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Lane

The Lane family had a relationship with Chewton Mendip from the medieval period until the modern era. There are earlier references to John and William Lane were were tenant in Emborough in 1438 and 1448. William was forced to repair his tenement which was described as ‘ruinous’  by the Feast of St Lawrence (10 August) or  pay a fine 3s 4d. They may have been related to Simon Lane who was appointed as vicar of  Chewton Mendip on 20th April 1507. Medieval vicars were as likely to be found behind a plough as in a pulpit and subsequent vicars had close links with local farming families.
Somerset archive record Q/SR/127/18 dated 9th October 1675  is evidence was given by William Lane, a lead miner of Priddy and Michael Curtis of Chewton Mendip against William Lane the elder that his dog killed a sheep belonging to Michael Curtis. William Lane the elder’s admitted that his dog drove the into a ditch but denied that his dog killed the sheep.  Disputes between farmers and miners was common but the implied father/son relationship makes this incident unusual. The Justice of the Peace was John Buckland.
The  Lanes may be mentioned in the churchwardens accounts but Jacob Lane appears in  poor books for 1730Ann Lane was married to Jacob Lane when their daughter, also called Ann,  was born in 1730. That Jacob may have died which is why Ann was in receipt of Poor relief. Alternatively, Ann may have died because a Jacob Lane married Mary Loxton of Chewton on 21/8/1737. There were probably two or three generations of Jacob Lanes in Chewton Mendip during the 18th century but there could also have been two or more Jacob Lanes living at the same time.
 One Jacob Lane’s family were afflicted by smallpox c 1734 so Ann may have died at that time and Mary may have been Jacob’s second wife. An Ann Lane was given money by the parish because her family was suffering from an unspecified sickness in 1746 but Ann which could have been the same Ann who was supported in 1730 but Ann was a relatively common name and there were other potential husbands, or ex husbands for her apart from Jacob.  A Samuel Lane had married somebody called Ann in 1727.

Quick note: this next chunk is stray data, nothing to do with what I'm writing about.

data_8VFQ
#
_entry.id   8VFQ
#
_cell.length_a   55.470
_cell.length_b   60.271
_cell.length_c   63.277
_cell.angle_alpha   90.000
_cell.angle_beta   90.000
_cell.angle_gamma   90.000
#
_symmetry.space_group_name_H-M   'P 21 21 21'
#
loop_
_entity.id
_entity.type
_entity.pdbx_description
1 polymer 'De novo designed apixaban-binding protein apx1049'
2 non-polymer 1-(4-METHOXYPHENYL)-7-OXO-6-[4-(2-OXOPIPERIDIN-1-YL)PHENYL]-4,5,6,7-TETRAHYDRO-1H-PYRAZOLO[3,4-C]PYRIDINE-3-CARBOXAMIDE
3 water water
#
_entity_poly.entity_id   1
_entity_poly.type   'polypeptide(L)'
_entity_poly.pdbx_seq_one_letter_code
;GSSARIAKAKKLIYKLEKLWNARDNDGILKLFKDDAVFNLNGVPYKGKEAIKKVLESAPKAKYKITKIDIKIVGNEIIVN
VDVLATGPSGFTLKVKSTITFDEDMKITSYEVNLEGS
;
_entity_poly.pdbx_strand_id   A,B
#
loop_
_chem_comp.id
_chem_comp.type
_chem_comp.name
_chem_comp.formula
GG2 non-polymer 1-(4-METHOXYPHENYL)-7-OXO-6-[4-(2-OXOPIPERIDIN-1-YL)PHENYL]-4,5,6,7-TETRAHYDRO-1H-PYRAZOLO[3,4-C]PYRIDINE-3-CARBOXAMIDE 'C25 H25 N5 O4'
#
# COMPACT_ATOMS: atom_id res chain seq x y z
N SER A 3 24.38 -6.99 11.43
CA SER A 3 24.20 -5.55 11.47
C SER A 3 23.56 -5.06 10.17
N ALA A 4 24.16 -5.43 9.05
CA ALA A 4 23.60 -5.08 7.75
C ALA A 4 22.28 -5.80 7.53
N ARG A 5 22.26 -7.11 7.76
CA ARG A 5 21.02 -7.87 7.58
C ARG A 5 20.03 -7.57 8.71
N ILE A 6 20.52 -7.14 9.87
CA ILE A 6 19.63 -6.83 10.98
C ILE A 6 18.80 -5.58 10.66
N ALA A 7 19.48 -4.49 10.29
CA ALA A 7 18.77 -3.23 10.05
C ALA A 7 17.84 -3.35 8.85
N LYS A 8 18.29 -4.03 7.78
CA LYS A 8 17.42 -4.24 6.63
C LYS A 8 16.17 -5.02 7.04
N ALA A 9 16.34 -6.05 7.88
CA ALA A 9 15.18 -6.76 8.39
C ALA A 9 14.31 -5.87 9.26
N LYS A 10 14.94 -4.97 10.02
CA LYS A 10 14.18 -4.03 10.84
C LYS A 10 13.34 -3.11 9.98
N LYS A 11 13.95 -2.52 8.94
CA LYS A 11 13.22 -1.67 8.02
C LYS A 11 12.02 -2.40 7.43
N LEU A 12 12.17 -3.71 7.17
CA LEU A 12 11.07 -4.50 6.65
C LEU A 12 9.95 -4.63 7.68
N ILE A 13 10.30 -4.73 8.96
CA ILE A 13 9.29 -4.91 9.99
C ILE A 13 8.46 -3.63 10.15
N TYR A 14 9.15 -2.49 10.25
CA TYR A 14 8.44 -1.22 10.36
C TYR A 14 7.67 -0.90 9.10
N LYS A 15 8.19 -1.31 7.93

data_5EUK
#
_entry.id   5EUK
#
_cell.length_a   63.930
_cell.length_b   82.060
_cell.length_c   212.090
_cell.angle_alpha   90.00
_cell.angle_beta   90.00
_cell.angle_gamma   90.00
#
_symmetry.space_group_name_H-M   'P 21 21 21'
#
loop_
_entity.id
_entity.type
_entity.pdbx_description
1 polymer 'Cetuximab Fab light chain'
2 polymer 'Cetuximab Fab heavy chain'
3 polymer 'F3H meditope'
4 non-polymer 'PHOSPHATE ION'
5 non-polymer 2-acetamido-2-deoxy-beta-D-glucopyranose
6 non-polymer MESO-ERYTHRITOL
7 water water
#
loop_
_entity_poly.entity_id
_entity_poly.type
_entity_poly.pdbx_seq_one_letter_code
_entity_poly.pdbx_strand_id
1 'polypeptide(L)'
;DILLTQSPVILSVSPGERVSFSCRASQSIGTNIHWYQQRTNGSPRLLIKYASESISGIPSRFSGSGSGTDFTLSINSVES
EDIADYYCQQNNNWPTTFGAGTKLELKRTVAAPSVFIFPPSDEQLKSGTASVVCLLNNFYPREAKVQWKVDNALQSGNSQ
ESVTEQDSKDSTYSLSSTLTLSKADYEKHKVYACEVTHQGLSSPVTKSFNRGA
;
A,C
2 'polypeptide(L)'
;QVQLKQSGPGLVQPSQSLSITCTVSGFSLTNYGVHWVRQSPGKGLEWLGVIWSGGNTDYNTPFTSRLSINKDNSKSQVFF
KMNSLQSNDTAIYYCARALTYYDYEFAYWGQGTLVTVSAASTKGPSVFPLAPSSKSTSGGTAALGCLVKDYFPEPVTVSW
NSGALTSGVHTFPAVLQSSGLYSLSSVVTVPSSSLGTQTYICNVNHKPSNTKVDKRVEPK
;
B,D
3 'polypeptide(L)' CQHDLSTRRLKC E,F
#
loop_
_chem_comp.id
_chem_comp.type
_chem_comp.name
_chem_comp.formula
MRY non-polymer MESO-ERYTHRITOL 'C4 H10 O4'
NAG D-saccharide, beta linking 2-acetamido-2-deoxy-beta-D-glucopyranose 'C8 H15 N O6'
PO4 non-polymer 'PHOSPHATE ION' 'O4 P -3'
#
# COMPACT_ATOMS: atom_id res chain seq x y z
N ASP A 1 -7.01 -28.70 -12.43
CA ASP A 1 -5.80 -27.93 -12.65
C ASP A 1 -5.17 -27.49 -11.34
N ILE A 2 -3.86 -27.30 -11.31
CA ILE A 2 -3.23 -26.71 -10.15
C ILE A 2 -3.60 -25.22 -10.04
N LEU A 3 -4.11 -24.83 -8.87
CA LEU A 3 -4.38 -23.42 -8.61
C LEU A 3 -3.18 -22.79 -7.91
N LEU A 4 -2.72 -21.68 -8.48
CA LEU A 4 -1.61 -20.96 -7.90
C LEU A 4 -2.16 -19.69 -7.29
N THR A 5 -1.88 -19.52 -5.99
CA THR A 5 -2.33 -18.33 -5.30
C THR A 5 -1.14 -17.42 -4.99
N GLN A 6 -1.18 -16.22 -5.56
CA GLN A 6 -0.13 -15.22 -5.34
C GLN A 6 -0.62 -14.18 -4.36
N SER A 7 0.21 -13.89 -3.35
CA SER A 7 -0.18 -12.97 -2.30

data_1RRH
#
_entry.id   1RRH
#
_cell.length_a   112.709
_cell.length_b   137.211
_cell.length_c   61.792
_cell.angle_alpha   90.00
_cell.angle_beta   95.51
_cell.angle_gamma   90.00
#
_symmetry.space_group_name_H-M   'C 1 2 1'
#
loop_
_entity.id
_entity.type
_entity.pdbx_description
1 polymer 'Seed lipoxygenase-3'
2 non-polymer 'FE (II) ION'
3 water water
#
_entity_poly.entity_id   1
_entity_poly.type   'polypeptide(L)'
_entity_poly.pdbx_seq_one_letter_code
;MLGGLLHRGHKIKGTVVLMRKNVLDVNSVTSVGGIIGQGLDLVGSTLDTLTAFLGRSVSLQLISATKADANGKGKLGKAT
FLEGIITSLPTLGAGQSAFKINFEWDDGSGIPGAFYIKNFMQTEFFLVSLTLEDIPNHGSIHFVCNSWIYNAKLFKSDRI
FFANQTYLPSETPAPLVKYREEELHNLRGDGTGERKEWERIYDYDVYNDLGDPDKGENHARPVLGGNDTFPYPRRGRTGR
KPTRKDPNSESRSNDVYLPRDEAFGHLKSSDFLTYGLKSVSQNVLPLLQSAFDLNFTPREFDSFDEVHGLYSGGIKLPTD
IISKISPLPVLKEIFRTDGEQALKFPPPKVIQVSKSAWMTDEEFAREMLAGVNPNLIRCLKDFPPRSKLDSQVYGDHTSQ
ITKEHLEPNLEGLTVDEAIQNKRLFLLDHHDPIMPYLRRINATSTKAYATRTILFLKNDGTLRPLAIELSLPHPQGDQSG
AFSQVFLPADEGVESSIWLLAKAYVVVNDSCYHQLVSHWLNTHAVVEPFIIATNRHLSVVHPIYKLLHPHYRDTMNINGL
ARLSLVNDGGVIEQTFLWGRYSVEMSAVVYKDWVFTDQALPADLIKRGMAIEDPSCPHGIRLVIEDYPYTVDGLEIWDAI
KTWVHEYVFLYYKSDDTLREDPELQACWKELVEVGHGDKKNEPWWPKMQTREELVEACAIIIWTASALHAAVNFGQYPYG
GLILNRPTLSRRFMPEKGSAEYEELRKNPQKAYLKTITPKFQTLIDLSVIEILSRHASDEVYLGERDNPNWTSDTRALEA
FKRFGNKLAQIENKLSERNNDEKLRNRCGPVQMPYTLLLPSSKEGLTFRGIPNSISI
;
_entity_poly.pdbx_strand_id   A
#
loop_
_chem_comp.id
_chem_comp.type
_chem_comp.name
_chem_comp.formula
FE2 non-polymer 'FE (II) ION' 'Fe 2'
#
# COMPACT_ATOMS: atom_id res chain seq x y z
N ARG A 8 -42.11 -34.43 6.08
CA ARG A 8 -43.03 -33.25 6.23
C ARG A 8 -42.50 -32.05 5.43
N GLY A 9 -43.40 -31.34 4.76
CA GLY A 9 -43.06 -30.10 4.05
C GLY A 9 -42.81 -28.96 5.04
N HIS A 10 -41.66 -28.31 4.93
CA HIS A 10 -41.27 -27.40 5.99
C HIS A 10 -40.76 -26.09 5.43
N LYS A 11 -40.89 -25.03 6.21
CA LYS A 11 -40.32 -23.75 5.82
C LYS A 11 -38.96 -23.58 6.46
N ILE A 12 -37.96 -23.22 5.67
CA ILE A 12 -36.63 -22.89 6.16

There are records in FreeReg which suggest that Jacob Lane fathered an illegitimate son, also called Jacob, with Martha Gray in 1753. Mary may have died or a different Jacob Lane could have been involved but he would have been responsible for supporting the child. This is was a obbligation he may tried to avoid because the next records are concerned with bringing him to justice.
 Jacob Lane Jailing 1754There are records from C1754 for Jacob Lane being apprehended in Bath. He was then taken under guard to Chewton Mendip and then sent to Shepton Mallet. The extract from the Poor Book (file 2145a) on the left gives some of the details. This episode is better documented than some of the similar events and lists in detail the costs involved. One benchmark of the values concerned is that the expenses paid to Charles Grace for tracking him down and related activities was 19 shillings. In comparison, the typical amount paid for one years rent of a cottage was 20 shillings or one pound. However, 19 shillings was only the beginning of the costs.
 A further 12 shillings was spent  on sending the (unnamed) overseer and ‘Farmer Hippisley’ keeping Jacob Lane in custody at Bath, 11 shillings was paid to Thomas Butt to fetch Jacob Lane from Bath and keep him in custody somewhere in Chewton Mendip. He may have been kept in the ‘cells’ underneath what is now the shop.
 A further 6 shillings was spent taking him to Shepton Mallet jail and they also had t pay 6 pence (half a shilling) for his food at Bath jail. The parish also had to pay 3 shillings for warrants for Jacob Lane and another culprit called Lacey.
 Jacob Lane continued to be recorded as a recipient of poor relief after that date.
 Members of the Lane family were attending Chewton Mendip school in the Victorian era.
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